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Thinking Shrewdly We praised, laughed, ate, connected & thought At the end of April, VMC convened its national consultation in Waterloo ON. More than 160 pastors, church planters and ministry catalysts gathered over two days to learn, connect with other leaders, be inspired and consider together how they might better collaborate in mission.

Redemption is scandalously particular…Think about your location and your local proximity. It is not sexy, contextual reality means becoming flesh and blood and moving into your neighbourhood. What does it look like to care for your neighbours? —Randy Hein, Hollydene Community Church, Victoria

VMC Affirmed During “Family Conversation” In Friday afternoon’s ‘family conversation’ led by Mike Stone, participants voiced strong affirmation for the way in which VMC has been seeking to forge a partnering network of churches. Randy Hein summed it up, saying to the VMC staff, “You have a lot more currency with us than you realize,” which was greeted with warm applause. People expressed appreciation for the authenticity, vulnerability, and humility that the movement’s leaders modeled in the past. While there is a general embrace of Vision’s beliefs and values there is also a longing to create space for diversity within our constituency. Participants responded favourably to the idea that relationship and mission will provide the primary cohesive bond for our tribe. There is a sense of gratitude that VMC has historically avoided heavy-handed, top-down ministry. However, as we look to the future, church leaders are encouraging the VMC team to lead boldly and unapologetically, as catalytic, entrepreneurial, mobilizing agents across the VMC partnering network.

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VMC Partnering Network Gathers April 29 to 30th, 2016 In the main sessions, Randy Hein, church planter with Hollydene Community Church in Victoria (pictured) and David Ralph, lead pastor of Lakeside Church, in Guelph challenged participants to embrace new ways to be Church for the eighty percent of Canadians who are no longer interested in church. Hearts were encouraged through worship, lectio divina and a first person narrative rendition of Ephesians 3-4. Over forty peer learning forums, spanning themes related to spiritual formation, church ministry, missional methodology and ministry among particular people groups were facilitated by inhouse specialists— ‘experts’ from within the VMC partnering network.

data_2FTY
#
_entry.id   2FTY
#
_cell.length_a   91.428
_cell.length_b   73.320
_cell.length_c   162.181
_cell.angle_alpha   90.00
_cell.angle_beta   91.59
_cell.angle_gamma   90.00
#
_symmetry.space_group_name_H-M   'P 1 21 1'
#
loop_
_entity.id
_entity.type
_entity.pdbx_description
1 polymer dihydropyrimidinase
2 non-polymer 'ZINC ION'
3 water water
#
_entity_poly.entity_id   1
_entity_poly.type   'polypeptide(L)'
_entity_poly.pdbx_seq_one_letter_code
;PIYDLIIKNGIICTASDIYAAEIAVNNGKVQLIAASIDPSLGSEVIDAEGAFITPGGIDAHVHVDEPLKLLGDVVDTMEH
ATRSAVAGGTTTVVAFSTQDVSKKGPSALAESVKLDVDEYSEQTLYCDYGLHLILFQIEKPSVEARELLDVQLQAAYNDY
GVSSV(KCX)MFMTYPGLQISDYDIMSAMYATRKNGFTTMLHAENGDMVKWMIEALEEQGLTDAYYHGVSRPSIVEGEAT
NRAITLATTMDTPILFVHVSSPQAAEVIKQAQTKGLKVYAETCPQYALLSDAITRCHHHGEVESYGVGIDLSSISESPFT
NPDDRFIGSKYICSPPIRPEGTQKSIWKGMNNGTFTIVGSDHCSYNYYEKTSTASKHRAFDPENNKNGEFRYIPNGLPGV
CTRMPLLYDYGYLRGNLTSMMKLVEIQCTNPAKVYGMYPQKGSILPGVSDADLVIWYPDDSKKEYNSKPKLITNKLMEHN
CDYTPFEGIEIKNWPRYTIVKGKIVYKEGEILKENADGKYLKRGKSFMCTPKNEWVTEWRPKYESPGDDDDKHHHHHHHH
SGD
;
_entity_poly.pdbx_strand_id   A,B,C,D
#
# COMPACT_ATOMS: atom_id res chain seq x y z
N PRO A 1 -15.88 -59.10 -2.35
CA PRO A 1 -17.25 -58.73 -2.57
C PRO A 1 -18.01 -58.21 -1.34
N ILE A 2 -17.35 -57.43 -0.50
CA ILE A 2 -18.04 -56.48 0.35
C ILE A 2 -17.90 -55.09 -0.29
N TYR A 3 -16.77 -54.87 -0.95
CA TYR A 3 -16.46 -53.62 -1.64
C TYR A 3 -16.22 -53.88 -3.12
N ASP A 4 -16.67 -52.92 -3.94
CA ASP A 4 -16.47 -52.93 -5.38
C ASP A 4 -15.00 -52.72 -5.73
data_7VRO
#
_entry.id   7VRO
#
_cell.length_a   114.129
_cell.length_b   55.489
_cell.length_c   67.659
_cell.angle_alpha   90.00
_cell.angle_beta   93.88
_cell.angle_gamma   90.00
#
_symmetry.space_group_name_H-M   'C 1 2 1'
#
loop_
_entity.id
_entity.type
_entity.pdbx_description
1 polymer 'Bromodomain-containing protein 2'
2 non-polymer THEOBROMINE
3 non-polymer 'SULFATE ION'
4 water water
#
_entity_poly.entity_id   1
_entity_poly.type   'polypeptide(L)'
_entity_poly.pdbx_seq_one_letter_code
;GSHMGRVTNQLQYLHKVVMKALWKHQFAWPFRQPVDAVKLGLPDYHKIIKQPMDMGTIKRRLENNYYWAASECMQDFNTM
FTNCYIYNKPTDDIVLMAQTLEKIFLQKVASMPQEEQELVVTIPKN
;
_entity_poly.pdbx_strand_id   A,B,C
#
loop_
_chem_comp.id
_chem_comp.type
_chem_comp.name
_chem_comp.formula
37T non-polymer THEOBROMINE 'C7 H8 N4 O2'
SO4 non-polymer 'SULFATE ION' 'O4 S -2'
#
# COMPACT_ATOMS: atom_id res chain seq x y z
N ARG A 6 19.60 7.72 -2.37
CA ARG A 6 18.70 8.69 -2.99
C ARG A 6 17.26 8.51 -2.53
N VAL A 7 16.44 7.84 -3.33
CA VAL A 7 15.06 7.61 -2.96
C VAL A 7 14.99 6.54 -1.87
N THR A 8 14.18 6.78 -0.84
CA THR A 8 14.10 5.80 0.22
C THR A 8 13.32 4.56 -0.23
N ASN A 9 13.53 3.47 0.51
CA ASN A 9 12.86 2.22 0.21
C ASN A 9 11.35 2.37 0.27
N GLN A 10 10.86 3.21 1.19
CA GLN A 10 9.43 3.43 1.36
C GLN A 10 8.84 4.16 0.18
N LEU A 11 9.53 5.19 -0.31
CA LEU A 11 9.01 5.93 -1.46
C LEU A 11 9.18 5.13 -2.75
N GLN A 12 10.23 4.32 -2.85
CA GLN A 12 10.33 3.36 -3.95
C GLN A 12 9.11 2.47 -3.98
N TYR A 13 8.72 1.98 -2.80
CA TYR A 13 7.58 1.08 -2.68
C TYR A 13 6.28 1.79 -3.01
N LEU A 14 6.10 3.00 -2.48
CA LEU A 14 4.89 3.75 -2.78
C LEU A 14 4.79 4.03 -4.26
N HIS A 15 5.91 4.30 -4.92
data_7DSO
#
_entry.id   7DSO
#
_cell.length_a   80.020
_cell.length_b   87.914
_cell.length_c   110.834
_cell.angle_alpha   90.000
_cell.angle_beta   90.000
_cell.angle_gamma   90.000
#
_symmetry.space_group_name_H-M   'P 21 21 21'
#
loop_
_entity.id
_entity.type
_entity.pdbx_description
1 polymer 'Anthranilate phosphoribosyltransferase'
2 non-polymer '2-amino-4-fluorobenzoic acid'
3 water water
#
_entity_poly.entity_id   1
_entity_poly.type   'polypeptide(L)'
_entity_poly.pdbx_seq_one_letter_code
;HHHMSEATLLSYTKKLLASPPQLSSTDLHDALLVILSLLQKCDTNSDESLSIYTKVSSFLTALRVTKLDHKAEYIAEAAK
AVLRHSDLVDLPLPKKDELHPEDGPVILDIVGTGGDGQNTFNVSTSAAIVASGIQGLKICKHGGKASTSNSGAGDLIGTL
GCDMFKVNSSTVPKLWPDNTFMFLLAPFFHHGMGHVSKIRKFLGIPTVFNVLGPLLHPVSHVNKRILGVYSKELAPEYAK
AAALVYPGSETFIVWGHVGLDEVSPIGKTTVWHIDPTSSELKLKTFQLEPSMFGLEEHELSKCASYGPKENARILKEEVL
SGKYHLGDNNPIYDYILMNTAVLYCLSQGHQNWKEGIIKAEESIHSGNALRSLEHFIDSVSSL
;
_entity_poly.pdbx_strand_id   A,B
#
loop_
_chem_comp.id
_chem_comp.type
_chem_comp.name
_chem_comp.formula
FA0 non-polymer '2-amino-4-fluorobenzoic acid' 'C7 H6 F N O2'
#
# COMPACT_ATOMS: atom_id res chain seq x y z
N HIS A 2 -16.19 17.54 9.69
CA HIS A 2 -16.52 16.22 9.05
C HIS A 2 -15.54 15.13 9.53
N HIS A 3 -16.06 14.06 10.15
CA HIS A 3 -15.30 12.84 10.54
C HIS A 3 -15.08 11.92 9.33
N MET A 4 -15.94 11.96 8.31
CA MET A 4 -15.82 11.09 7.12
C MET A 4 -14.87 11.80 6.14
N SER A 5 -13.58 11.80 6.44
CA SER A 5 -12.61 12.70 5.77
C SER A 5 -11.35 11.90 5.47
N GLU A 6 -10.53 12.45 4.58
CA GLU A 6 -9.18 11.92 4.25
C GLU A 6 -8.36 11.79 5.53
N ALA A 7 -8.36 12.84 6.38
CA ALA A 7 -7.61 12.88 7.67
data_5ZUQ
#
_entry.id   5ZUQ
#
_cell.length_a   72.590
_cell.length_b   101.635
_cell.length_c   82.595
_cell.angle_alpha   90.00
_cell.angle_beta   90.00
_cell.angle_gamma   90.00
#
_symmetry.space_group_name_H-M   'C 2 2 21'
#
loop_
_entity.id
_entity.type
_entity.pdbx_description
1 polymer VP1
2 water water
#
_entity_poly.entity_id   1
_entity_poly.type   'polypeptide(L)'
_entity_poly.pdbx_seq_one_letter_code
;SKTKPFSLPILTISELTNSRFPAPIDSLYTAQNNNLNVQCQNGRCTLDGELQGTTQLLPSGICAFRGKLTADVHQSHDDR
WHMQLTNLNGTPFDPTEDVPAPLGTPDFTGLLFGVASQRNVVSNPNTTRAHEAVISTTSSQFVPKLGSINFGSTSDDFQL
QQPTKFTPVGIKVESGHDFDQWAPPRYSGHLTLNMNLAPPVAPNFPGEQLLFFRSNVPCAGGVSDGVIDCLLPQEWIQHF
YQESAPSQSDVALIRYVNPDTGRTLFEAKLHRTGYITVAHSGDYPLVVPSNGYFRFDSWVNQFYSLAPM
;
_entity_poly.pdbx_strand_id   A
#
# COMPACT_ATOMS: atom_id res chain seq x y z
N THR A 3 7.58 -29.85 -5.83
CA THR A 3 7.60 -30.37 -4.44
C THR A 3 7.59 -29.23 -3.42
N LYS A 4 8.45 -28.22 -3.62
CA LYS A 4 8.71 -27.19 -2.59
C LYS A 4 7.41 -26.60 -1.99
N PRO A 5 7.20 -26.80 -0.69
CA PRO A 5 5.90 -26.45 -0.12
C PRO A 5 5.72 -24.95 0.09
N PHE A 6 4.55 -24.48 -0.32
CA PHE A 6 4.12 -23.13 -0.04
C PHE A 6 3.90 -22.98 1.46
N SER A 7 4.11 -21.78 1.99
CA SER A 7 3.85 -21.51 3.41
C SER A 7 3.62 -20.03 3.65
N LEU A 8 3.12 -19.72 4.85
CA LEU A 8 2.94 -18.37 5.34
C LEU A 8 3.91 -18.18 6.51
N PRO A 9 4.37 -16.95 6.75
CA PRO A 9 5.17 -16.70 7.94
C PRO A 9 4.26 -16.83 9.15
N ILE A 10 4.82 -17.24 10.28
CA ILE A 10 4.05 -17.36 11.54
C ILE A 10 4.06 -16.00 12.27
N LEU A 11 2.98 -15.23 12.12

Consultation 2016 shrewdly… now it’s time to take action Passing the Baton During the main session on Friday evening, Gord Martin was honoured for his twenty-four years of faithful service as founder and executive director of VMC and Mike Stone was commissioned as his successor. The consultation culminated in the final session on Saturday with a celebration of the Lord’s Supper. Participants gathered around half a dozen communion tables, served bread and juice to each other, and were blessed by the beauty of spoken-word poetry uttered over them.

Connecting with Old & New Friends Though the schedule was full, participants still found time to connect. Like most conferences, off-stage opportunities to renew old friendships and forge new ones were as life-giving as the up-front ministry. Participants were mutually nourished by conversations with ministry colleagues from across the country and returned home with a deeper sense of belonging.

Thanks VMC is grateful for those who volunteered to make this event a meaningful experience for everyone who attended. Special thanks goes to the people of Lincoln Road Chapel who nourished participants with delicious food, opened their homes to billet almost 35 pastors, and opened their facility to provide Thinking Shrewdly 2016 with the perfect home.

VMC Board, Staff, and volunteers praying over Mike and Sharon Stone as Mike succeeds Gord as VMC ED.

Interesting TS2016 Facts: • Approximately 100 registrants were from Ontario • Participants also came from BC (22), Alberta (13), Manitoba (6), Quebec (11), Maritimes (8), USA (2) and Kenya (1) • About 65 VMC churches were represented— about a third of our partnering network • Full-time ministry people accounted BE HERE for 2 out of 3 registrants NEXT YEAR • For the first time, women were only outnumbered 3-1 Thinking Shrewdly 2017 April 27-29 in Waterloo, ON